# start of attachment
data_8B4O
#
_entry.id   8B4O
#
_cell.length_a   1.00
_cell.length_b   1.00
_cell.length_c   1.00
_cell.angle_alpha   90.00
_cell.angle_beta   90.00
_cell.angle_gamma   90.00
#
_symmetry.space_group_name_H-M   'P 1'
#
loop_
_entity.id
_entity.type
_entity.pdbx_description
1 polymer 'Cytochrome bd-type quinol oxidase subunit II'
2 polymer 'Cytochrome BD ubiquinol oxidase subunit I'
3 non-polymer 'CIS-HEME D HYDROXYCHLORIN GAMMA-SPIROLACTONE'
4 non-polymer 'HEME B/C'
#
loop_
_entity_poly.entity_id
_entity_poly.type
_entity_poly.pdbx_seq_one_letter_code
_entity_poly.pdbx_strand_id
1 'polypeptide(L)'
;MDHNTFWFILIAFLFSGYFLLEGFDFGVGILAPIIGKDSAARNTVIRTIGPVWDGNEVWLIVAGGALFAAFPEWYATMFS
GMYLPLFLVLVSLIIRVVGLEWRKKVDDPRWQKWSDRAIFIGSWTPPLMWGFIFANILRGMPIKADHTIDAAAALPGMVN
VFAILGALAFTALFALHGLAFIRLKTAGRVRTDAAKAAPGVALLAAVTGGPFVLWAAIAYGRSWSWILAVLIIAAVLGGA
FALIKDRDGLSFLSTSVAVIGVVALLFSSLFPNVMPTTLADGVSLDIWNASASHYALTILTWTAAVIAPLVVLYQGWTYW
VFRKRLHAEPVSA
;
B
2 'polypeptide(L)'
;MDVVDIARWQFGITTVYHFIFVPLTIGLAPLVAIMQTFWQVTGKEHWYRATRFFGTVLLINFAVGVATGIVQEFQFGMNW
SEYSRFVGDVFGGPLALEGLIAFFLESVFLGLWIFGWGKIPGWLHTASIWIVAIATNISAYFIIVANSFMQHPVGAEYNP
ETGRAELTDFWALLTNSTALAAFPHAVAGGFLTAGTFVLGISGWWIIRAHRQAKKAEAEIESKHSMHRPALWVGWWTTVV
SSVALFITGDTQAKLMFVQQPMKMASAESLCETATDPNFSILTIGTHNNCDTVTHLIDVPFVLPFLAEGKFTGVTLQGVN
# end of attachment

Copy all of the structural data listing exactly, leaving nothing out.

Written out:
data_8B4O
#
_entry.id   8B4O
#
_cell.length_a   1.00
_cell.length_b   1.00
_cell.length_c   1.00
_cell.angle_alpha   90.00
_cell.angle_beta   90.00
_cell.angle_gamma   90.00
#
_symmetry.space_group_name_H-M   'P 1'
#
loop_
_entity.id
_entity.type
_entity.pdbx_description
1 polymer 'Cytochrome bd-type quinol oxidase subunit II'
2 polymer 'Cytochrome BD ubiquinol oxidase subunit I'
3 non-polymer 'CIS-HEME D HYDROXYCHLORIN GAMMA-SPIROLACTONE'
4 non-polymer 'HEME B/C'
#
loop_
_entity_poly.entity_id
_entity_poly.type
_entity_poly.pdbx_seq_one_letter_code
_entity_poly.pdbx_strand_id
1 'polypeptide(L)'
;MDHNTFWFILIAFLFSGYFLLEGFDFGVGILAPIIGKDSAARNTVIRTIGPVWDGNEVWLIVAGGALFAAFPEWYATMFS
GMYLPLFLVLVSLIIRVVGLEWRKKVDDPRWQKWSDRAIFIGSWTPPLMWGFIFANILRGMPIKADHTIDAAAALPGMVN
VFAILGALAFTALFALHGLAFIRLKTAGRVRTDAAKAAPGVALLAAVTGGPFVLWAAIAYGRSWSWILAVLIIAAVLGGA
FALIKDRDGLSFLSTSVAVIGVVALLFSSLFPNVMPTTLADGVSLDIWNASASHYALTILTWTAAVIAPLVVLYQGWTYW
VFRKRLHAEPVSA
;
B
2 'polypeptide(L)'
;MDVVDIARWQFGITTVYHFIFVPLTIGLAPLVAIMQTFWQVTGKEHWYRATRFFGTVLLINFAVGVATGIVQEFQFGMNW
SEYSRFVGDVFGGPLALEGLIAFFLESVFLGLWIFGWGKIPGWLHTASIWIVAIATNISAYFIIVANSFMQHPVGAEYNP
ETGRAELTDFWALLTNSTALAAFPHAVAGGFLTAGTFVLGISGWWIIRAHRQAKKAEAEIESKHSMHRPALWVGWWTTVV
SSVALFITGDTQAKLMFVQQPMKMASAESLCETATDPNFSILTIGTHNNCDTVTHLIDVPFVLPFLAEGKFTGVTLQGVN